Wednesday, March 10, 2004
Significant musculoskeletal research was honored on Tuesday, March 9, with the presentation of several award-winning papers during the Orthopaedic Research Society (ORS) meeting held at The Muscone Center West, Level 3.
The Ann Doner Vaughan Award was presented to Brian D. Snyder, MD, PhD; John A. Hipp, PhD, and Ara Nazarian, MSc for their paper on "Non-Invasive Prediction of Fracture Risk Due to Benign and Metastatic Skeletal Defects."
The Elizabeth Winston Lanier Award was presented to Joseph S. Torg, MD; Helene Pavlov, MD, and Albert Burstein, PhD for their work on "The Pathomechanics, Phathophysiology and Prevention of Reversible and Irreversible Cervical Spinal Cord Injury: Results of a 30-year Clinical Experience."
The Young Investigator Award went to Johnny Huard, PhD, for "Gene Therapy and Tissue Engineering based on Muscle-derived Stem Cells: Potential for Musculoskeletal Tissue Regeneration and Repair."
The Clinical Research Award sponsored by the Orthopaedic Research and Education Foundation (OREF) was presented by Thomas A. Einhorn, MD, vice chair, OREF Grants Committee, to Frank R. Noyes, MD; Edward Grood, PhD; Thomas Andriacchi, PhD, and Sue Barber-Westin, BS. Their paper focused on "Factors Affecting the Treatment of Anterior Cruciate Ligament-Deficient Knees with Lower Limb Malalignment and Associated Ligamentous Instabilities: A Correlated, Clinical, Biomechanical and Dynamic Gait Analysis."
History of the awards
The Kappa Delta Sorority established the Kappa Delta Research Fellowship in Orthopaedics as part of its Golden Anniversary in 1947. It was the first award ever created to honor achievements in the field of orthopaedic research. The first annual award, a single stipend of $1,000, was made available to the Academy in 1949 and presented at the 1950 Annual Meeting.
In 1961, Kappa Delta increased the number of awards from one to three. Over time, the dollar value of the award has been increased and is currently $20,000 each. In the years since their inception, the Kappa Delta Awards have totaled over a million dollars. Two awards are named for national presidents who were instrumental in their creation: Elizabeth Winston Lanier and Ann Doner Vaughan; the thirds is known as the Young Investigator's Award.
The OREF Board of Trustees created the OREF Clinical Research Award to encourage clinical research in orthopaedics. First presented in 1995, this award includes a $20,000 stipend.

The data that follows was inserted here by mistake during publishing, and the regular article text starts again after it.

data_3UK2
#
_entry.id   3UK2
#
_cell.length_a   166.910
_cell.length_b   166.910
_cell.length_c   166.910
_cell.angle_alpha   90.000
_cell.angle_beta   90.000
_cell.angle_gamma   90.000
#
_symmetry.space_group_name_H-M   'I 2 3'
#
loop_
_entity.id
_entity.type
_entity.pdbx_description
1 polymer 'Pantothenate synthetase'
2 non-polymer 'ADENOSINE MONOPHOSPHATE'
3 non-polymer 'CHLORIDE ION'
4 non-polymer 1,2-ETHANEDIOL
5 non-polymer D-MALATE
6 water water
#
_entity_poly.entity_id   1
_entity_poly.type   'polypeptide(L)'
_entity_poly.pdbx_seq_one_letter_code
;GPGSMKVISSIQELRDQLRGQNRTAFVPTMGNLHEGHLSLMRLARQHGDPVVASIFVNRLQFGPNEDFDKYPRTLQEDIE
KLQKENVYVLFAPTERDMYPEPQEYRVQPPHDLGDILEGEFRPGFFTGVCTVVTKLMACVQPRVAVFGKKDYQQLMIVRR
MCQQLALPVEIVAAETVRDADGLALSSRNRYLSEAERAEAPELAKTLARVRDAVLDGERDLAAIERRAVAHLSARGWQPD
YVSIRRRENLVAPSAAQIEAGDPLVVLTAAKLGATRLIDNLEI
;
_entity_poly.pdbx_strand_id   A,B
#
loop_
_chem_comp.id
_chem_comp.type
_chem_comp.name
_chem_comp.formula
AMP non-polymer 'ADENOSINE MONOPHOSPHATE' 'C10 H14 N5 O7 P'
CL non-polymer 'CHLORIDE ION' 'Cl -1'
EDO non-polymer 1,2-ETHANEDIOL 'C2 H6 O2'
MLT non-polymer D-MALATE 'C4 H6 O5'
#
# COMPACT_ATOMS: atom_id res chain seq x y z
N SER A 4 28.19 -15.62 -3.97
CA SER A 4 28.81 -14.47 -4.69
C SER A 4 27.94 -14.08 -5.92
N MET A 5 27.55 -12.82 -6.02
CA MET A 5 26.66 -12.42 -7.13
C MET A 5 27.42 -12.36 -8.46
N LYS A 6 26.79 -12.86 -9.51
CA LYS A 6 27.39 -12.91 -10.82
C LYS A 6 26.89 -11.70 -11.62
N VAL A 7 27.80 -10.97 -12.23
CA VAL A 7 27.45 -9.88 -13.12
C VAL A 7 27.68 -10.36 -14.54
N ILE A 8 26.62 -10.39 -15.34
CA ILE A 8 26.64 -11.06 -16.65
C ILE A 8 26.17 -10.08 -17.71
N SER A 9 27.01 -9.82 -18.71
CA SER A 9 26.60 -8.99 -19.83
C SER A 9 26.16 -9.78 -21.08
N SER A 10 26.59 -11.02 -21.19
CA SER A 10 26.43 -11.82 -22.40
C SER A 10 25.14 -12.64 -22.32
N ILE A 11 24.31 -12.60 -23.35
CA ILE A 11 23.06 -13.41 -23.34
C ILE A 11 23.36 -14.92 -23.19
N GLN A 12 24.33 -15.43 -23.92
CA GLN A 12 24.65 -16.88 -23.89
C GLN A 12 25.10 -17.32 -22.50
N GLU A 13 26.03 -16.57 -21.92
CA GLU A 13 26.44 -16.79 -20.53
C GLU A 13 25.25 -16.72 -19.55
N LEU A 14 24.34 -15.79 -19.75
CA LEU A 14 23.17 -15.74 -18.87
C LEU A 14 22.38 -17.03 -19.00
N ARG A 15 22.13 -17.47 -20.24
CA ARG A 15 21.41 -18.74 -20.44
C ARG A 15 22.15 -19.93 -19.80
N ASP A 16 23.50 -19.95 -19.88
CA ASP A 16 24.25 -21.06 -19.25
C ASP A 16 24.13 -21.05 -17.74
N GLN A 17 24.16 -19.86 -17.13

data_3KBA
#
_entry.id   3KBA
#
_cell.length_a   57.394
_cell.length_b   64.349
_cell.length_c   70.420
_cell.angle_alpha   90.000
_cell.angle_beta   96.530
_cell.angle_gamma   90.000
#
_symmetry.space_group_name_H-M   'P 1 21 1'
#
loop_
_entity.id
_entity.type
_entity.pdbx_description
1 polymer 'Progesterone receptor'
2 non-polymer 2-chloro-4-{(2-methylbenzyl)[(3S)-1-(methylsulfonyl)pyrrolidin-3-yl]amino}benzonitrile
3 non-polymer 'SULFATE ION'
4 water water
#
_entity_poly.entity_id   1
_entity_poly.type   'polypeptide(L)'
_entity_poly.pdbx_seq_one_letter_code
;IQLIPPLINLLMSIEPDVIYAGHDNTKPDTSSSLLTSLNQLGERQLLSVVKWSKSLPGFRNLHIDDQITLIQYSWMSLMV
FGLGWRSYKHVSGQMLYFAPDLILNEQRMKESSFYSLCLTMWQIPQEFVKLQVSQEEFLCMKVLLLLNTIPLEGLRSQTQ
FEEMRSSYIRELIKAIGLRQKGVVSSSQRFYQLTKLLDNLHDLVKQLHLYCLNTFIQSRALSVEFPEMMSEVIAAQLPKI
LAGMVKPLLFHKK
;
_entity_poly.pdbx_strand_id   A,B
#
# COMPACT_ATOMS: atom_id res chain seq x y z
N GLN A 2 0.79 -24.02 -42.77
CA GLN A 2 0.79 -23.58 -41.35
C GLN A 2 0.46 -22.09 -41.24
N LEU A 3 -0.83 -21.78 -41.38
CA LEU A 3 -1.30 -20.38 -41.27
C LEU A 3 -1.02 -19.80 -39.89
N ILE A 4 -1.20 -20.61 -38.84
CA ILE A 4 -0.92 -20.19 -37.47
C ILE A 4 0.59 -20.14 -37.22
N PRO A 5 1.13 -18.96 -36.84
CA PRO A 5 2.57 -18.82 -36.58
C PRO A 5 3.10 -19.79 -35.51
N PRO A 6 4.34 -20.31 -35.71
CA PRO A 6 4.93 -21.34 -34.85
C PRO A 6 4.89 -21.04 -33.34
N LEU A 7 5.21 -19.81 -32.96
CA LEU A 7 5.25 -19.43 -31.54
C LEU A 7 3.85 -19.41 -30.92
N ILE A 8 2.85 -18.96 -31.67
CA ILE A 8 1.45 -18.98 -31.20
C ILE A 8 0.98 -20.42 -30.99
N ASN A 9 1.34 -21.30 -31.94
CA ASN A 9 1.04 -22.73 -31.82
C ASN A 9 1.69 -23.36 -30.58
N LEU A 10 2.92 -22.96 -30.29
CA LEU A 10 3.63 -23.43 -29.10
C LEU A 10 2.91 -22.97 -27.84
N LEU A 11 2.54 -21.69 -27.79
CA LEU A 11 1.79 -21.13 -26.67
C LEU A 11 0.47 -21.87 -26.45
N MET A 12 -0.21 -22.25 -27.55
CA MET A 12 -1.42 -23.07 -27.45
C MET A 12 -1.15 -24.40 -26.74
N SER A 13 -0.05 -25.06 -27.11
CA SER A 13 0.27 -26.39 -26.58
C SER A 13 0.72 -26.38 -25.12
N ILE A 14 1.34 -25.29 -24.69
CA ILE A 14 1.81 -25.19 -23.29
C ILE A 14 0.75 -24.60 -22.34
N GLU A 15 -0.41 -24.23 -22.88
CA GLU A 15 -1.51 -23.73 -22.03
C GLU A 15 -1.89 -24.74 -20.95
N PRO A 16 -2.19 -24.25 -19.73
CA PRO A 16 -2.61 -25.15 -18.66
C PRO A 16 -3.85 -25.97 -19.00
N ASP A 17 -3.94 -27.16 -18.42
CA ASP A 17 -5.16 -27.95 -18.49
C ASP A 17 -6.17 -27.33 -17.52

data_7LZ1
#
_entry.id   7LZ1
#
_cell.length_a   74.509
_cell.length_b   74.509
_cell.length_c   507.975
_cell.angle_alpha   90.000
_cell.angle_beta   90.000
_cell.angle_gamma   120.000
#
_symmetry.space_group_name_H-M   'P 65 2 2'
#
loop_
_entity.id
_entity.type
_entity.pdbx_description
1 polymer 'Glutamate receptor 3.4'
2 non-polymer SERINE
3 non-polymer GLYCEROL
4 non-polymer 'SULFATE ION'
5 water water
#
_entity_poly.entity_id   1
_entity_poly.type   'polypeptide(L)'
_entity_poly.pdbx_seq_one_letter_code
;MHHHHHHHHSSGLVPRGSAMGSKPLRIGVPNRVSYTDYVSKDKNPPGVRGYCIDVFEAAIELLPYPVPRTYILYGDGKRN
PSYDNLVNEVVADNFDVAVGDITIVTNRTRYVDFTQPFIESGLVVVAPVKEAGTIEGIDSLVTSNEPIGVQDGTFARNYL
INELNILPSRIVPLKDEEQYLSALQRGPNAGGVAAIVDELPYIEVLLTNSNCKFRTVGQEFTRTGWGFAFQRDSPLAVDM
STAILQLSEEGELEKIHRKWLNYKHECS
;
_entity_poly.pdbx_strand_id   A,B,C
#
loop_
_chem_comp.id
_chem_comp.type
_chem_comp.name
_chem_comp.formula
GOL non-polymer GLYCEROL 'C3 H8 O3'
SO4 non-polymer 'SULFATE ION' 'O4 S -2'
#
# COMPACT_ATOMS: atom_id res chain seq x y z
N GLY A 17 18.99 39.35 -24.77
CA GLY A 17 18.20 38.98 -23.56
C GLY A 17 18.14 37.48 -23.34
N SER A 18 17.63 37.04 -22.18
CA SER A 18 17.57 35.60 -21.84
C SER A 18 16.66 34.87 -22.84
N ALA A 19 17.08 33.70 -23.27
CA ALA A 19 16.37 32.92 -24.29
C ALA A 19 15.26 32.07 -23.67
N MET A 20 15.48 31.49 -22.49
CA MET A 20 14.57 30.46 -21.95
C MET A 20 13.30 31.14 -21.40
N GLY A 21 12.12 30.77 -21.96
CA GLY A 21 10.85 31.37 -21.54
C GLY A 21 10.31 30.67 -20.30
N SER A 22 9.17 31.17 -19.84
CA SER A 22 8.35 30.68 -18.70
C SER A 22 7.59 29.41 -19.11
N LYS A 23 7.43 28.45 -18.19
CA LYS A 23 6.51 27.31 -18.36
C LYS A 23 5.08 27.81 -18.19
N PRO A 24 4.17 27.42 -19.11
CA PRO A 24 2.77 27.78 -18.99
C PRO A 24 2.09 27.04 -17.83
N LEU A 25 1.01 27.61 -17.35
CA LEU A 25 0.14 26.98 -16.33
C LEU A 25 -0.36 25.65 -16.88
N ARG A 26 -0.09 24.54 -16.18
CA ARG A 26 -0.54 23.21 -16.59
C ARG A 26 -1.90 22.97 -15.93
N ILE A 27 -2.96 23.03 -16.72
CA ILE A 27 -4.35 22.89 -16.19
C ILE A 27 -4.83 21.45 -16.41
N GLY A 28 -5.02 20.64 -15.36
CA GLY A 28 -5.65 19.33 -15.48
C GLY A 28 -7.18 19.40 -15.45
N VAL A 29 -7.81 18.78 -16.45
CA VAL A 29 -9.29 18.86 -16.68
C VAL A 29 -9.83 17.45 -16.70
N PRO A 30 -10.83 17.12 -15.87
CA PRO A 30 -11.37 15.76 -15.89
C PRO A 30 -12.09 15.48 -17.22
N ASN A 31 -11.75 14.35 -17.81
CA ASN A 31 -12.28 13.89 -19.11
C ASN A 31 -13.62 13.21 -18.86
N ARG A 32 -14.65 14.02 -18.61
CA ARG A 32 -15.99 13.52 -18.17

Several other awards were presented, honoring various aspects of orthopaedic research. The Marshall R. Urist Award, which recognizes cutting-edge research in tissue regeneration, was presented to Rocky S. Tuan, PhD, Branch Chief, Cartilage Biology and Orthopaedics Branch of the Intramural Research Program for the National Institute of Arthritis and Muscluloskeletal and Skin Diseases.
The Arthur Steindler International Research Award is presented on even-numbered years to an individual, generally from outside the United States, who has made significant contributions to the understanding of musculoskeletal disease during his/her professional lifetime. The 2004 Award was presented to Stefan Lohmander, MD, PhD, Professor of the Department of Orthopaedics, University Hospital, University of Lund, Sweden.
2002, the Orthopaedic Research Society (ORS) and the American Orthopaedic Association (AOA) created the ORS/AOA Alfred R. Shands Awards to recognize a senior contributor in the field of orthopaedics. The award was presented to James D. Heckman, MD, past president of the AAOS and Editor-in-Chief and Chief Executive Officer of the Journal of Bone and Joint Surgery.
The William Harris Award, created in 1996 and sponsored by the Harris Fellows Club, recognizes basic and/or clinical research involving the hip. This year's award was presented to Takashi Nishii, MD, PhD, Department of Orthopaedic Surgery, Osaka University Medical School.
|Home||2004 Academy News||2004 Academy News March 10 Index C|
Last modified 19/February/2004